This special session invites papers examining the status of and discourses around medieval neighbors, neighborliness, and neighbor-love. We solicit papers from all disciplines and national traditions. Questions to consider may include but are certainly not limited to: 
Who was considered a neighbor? 
What degree of proximity, care, or relationality was required to be a neighbor? 
What were the legal obligations mandating relations among neighbors?
How far did the injunction to love thy neighbor extend? 
To what extent did the language of neighbor-love extend to foreigners and enemies or to figures of cultural, religious, and embodied difference? 
What discourses were mobilized to promote, spread, and also constrain the love for and of the neighbor?

Please send abstracts of 200-250 words to Travis Neel (neel.30@osu.edu) and to Richard Godden (rick.godden@gmail.com) with “Medieval Neighbor” in the subject line no later than Sept. 15, 2014.

Wednesday, June 11, 2014

Tolkien at OSU, February 20-21, 2015!

Mark your calendars for two-days of Tolkien at the Ohio Union on The Ohio State University campus in Columbus! Following the success of last year's Game of Thrones conference, the Center for Medieval and Renaissance Studies (CMRS) is launching another inquiry into the relationships between popular culture and the deep past, this time focusing on the works of J.R.R. Tolkien. I have received unofficial word in my capacity at the CMRS that the Ohio Union has been booked for Friday and Saturday, February 20th and 21st, 2015. We are in the pre-pre-planning stages for the event right now, but the overarching goals will be similar to last year's conference: to nest an academic conference within a larger event that recognizes, celebrates, and revels in the place of the medieval in the contemporary world.

There is still some debate over whether the conference will address Tolkien's oeuvre more broadly, or whether the conference will focus more specifically on the Hobbit and attempt to draw on the appeal of Peter Jackson's film franchise. Nevertheless, I would love to hear from folks about what they would like to see, do, perform, present on, or help organize for the February conference. We are entertaining ideas for the academic portion of the conference as well as activities that might draw in non-academics of all ages.

Again, this all remains unofficial at the moment. There is some chance that I will be far less involved in the planning of this year's event than my predecessors were in the organization of last year's conference. But anyone who knows me knows well that I will have some no-small part in the conference as the date draws closer. To that end, please feel free to use the blog as a sounding board for ideas. As information becomes official, I will be sure that it finds its way onto the blog as well. In the meantime, feel free to follow the OSU Center for Medieval and Renaissance Studies on Facebook or visit the homepage at cmrs.osu.edu.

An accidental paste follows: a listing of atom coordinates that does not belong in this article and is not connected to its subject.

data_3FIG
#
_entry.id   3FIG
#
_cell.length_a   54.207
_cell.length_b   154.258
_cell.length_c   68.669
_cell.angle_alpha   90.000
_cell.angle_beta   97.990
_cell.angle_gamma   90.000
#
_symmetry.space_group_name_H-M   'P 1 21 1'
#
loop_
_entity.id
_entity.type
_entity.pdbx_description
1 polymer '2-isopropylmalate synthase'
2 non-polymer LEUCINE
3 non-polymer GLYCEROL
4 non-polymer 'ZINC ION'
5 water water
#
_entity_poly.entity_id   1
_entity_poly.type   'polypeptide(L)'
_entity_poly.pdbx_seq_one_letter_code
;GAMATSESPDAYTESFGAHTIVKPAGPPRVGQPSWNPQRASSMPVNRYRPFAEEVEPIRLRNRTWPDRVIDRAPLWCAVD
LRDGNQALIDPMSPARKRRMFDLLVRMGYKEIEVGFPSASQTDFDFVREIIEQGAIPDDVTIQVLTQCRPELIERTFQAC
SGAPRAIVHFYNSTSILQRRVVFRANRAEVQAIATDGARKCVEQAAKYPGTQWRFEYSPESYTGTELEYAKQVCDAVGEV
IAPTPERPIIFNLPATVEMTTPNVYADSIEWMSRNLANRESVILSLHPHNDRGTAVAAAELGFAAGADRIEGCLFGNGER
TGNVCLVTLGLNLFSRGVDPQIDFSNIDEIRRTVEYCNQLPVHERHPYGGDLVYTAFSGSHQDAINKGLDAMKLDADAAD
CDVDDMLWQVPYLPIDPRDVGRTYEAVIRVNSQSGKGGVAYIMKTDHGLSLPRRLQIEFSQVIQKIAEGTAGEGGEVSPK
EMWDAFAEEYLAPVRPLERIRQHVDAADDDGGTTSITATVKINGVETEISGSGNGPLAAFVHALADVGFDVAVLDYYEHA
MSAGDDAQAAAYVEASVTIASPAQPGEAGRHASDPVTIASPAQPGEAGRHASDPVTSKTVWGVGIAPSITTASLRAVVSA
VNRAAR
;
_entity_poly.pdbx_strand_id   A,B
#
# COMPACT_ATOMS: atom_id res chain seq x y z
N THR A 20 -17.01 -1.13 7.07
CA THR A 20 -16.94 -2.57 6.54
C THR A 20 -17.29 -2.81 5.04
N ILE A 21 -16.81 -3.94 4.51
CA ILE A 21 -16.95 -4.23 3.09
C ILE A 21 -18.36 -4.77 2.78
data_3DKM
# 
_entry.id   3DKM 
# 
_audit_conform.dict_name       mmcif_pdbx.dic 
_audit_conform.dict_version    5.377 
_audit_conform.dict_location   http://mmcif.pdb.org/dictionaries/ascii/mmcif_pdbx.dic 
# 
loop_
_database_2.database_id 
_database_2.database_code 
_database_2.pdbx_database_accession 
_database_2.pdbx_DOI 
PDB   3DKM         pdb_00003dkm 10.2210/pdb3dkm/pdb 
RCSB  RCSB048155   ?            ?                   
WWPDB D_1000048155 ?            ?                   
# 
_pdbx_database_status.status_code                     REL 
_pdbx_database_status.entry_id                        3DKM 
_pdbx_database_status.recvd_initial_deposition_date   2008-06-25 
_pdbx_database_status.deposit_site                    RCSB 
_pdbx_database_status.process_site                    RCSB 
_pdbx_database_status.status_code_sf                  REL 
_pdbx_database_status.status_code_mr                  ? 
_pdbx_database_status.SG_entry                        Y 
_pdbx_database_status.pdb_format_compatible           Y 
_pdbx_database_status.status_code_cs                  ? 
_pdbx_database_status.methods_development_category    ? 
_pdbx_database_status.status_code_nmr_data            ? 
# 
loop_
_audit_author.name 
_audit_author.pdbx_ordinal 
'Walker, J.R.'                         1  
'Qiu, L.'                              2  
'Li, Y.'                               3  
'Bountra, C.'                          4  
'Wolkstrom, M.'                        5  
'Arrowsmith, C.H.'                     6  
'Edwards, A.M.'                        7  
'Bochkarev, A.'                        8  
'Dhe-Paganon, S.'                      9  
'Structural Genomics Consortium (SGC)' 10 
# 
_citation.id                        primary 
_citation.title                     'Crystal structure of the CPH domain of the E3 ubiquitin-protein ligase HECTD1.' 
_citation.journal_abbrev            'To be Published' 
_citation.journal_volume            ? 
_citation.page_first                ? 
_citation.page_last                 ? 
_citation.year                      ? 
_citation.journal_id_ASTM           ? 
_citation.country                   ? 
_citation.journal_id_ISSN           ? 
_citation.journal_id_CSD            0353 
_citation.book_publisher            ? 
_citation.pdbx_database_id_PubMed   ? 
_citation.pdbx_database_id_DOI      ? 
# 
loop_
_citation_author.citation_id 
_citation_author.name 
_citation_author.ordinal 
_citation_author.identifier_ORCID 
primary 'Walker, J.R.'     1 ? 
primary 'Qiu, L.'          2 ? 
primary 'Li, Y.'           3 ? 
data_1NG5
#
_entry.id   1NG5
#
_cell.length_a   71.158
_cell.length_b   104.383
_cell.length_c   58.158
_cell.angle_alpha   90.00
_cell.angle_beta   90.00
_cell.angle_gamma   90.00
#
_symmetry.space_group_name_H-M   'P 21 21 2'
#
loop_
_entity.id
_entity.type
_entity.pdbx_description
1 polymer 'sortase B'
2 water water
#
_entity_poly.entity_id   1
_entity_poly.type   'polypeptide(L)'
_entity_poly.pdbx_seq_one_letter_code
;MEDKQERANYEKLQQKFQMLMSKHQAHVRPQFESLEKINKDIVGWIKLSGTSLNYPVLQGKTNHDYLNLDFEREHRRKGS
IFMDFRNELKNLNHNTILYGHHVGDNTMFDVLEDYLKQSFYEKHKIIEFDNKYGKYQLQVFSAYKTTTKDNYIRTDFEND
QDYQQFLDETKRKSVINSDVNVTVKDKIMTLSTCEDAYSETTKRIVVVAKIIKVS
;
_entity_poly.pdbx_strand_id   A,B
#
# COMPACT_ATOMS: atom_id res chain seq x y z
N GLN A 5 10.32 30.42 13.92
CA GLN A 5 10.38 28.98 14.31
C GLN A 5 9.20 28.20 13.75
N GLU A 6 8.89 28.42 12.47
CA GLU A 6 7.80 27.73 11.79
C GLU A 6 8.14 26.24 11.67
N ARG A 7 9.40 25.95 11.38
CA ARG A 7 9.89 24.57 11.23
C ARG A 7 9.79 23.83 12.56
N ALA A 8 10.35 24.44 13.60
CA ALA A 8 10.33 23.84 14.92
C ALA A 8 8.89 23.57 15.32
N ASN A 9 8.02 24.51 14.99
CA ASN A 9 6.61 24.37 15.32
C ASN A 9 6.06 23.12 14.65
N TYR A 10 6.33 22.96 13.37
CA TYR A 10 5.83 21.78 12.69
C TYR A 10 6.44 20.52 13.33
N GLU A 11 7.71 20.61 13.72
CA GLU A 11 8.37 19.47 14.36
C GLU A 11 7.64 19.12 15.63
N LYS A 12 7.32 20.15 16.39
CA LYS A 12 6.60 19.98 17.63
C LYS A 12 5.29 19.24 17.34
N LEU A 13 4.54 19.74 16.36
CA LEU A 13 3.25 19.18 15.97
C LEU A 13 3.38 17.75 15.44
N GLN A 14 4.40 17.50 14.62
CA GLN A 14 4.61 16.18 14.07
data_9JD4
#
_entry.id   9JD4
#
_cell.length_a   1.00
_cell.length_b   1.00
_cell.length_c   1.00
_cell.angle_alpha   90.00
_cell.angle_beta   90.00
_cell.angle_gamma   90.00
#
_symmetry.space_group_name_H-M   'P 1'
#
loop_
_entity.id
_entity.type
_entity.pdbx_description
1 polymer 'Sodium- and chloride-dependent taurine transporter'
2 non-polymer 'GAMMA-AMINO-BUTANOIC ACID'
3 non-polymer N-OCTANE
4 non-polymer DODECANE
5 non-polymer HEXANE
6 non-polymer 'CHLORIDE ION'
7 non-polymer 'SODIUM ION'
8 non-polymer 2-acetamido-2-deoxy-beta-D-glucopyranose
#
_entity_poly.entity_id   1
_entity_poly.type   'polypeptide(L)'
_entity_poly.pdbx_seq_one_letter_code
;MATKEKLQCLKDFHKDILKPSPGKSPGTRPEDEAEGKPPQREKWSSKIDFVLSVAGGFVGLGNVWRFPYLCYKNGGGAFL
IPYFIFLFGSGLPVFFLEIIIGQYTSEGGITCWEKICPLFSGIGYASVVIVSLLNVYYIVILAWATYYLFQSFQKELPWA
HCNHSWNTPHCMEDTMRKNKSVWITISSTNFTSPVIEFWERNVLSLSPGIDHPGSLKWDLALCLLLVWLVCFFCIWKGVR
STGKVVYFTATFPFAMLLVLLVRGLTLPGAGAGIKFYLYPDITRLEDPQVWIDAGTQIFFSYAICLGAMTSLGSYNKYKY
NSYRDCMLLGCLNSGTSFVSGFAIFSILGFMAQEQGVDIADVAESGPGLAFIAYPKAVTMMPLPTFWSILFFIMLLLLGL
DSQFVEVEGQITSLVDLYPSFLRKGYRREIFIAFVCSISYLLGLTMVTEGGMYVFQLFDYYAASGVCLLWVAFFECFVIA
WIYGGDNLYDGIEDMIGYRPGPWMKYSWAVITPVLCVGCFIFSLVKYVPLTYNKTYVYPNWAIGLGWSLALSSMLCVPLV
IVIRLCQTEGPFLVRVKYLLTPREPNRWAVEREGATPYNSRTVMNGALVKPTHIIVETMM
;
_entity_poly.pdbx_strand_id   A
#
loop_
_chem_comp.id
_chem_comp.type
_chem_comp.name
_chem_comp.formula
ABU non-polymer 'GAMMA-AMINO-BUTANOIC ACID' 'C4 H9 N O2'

Saturday, June 7, 2014

Of the Wise and the Foolish Knights

     The following is an abridged translation of the Tale of Emperor Folliculus, or The Wise and the Foolish Knights, which appears in a number of English versions of the Gesta Romanorum. I am using Sidney J.H. Herrtages' edition for the Early English Text Society (EETS, ES 33, 1962), which draws this tale from BL MS Harley 7333.(1) I am translating the story so that it is marked for my own purposes (for reasons that anyone with any familiarity about my research interests will readily see), but I also think it is a fine tale to share more broadly. I am not yet ready to offer any kind of thorough response to it, but I would say that what struck me on my first reading was how seamlessly the moralitas moves to an allegorical interpretation of the tale without any comment on the elements of friendship, trothplight, affect, or law present in the literal level of the story.
The Beginning of the Nun's Priest's Tale in Harley 7333.
Image taken from the British Library Catalogue of Illuminated Manuscripts
     Folliculus was a wise Emperor, who reigned in the City of Rome. He made a worthy tower in the East, into which he put all of his treasure and precious jewels. The way toward this city was stony, thorny, and scroggy. Three armed knights were on the path to this city, and they were charged with fighting whomever should try to enter that city. Folliculus made a proclamation that if any man would go the way to that city, overcome his knights, and enter into the city, he would have an abundance of riches and jewels of all kinds.
     In the north Folliculus established another city, in which there was perpetual pain as well as all manner of jewels. The way to this city was fair, sweat to smell, and delicious to go into. Three knights were on the path to this city, and they were charged with refreshing, resting, and being hospitable to the travelers along this path.(2) Folliculus made a proclamation that if any man would go the way to that city and enter into it, he would be bound hand and foot and cast into prison, where he would wait until the coming of the justice in order to stand for judgment.(3)
     Now, in that time there dwelt two knights, named Jonathas and Pirius. Jonathas was a wise man, and Pirius was a fool, but there was great love between them. When Jonathas heard news that the emperor had established a city full of treasure promised to anyone who would enter into it, he suggested to his friend that that they travel there. Pirius agreed that it was good counsel. "If you are willing to do as I counsel," said Jonathas, "let me drink your blood and you drink mine as a token that neither of us will forsake the other, in well or woe." To this, Pirius agreed. And so they let blood, and each drank of the other's, and they were on their way.
    After three days of travel, they arrived at a fork in the road. One path was stony and thorny; the other path was specious and fair, set about with lilies and roses. Then, the wise man spoke, "Look. Here are two ways. Nevertheless, if we go by this stony and scroggy way, it shall lead us to the plenteous city that we desire."